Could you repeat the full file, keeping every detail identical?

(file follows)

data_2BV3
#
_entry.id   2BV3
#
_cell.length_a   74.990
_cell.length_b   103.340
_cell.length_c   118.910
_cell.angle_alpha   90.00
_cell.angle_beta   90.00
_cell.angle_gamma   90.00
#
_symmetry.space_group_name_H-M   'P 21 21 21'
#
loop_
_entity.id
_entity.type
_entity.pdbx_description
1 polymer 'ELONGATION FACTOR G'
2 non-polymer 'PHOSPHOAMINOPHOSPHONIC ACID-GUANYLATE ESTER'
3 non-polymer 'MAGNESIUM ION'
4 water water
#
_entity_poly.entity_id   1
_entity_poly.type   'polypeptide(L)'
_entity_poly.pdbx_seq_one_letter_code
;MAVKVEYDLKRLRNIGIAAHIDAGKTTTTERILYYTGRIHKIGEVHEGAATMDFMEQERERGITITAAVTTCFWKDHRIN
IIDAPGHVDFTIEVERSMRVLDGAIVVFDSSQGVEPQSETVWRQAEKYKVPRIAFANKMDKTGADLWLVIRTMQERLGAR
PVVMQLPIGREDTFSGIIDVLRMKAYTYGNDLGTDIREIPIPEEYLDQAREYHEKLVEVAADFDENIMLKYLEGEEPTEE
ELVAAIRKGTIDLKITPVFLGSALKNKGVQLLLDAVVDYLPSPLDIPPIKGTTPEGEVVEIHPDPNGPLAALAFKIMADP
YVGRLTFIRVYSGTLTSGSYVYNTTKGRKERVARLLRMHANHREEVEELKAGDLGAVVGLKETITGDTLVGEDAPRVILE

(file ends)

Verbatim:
data_2BV3
#
_entry.id   2BV3
#
_cell.length_a   74.990
_cell.length_b   103.340
_cell.length_c   118.910
_cell.angle_alpha   90.00
_cell.angle_beta   90.00
_cell.angle_gamma   90.00
#
_symmetry.space_group_name_H-M   'P 21 21 21'
#
loop_
_entity.id
_entity.type
_entity.pdbx_description
1 polymer 'ELONGATION FACTOR G'
2 non-polymer 'PHOSPHOAMINOPHOSPHONIC ACID-GUANYLATE ESTER'
3 non-polymer 'MAGNESIUM ION'
4 water water
#
_entity_poly.entity_id   1
_entity_poly.type   'polypeptide(L)'
_entity_poly.pdbx_seq_one_letter_code
;MAVKVEYDLKRLRNIGIAAHIDAGKTTTTERILYYTGRIHKIGEVHEGAATMDFMEQERERGITITAAVTTCFWKDHRIN
IIDAPGHVDFTIEVERSMRVLDGAIVVFDSSQGVEPQSETVWRQAEKYKVPRIAFANKMDKTGADLWLVIRTMQERLGAR
PVVMQLPIGREDTFSGIIDVLRMKAYTYGNDLGTDIREIPIPEEYLDQAREYHEKLVEVAADFDENIMLKYLEGEEPTEE
ELVAAIRKGTIDLKITPVFLGSALKNKGVQLLLDAVVDYLPSPLDIPPIKGTTPEGEVVEIHPDPNGPLAALAFKIMADP
YVGRLTFIRVYSGTLTSGSYVYNTTKGRKERVARLLRMHANHREEVEELKAGDLGAVVGLKETITGDTLVGEDAPRVILE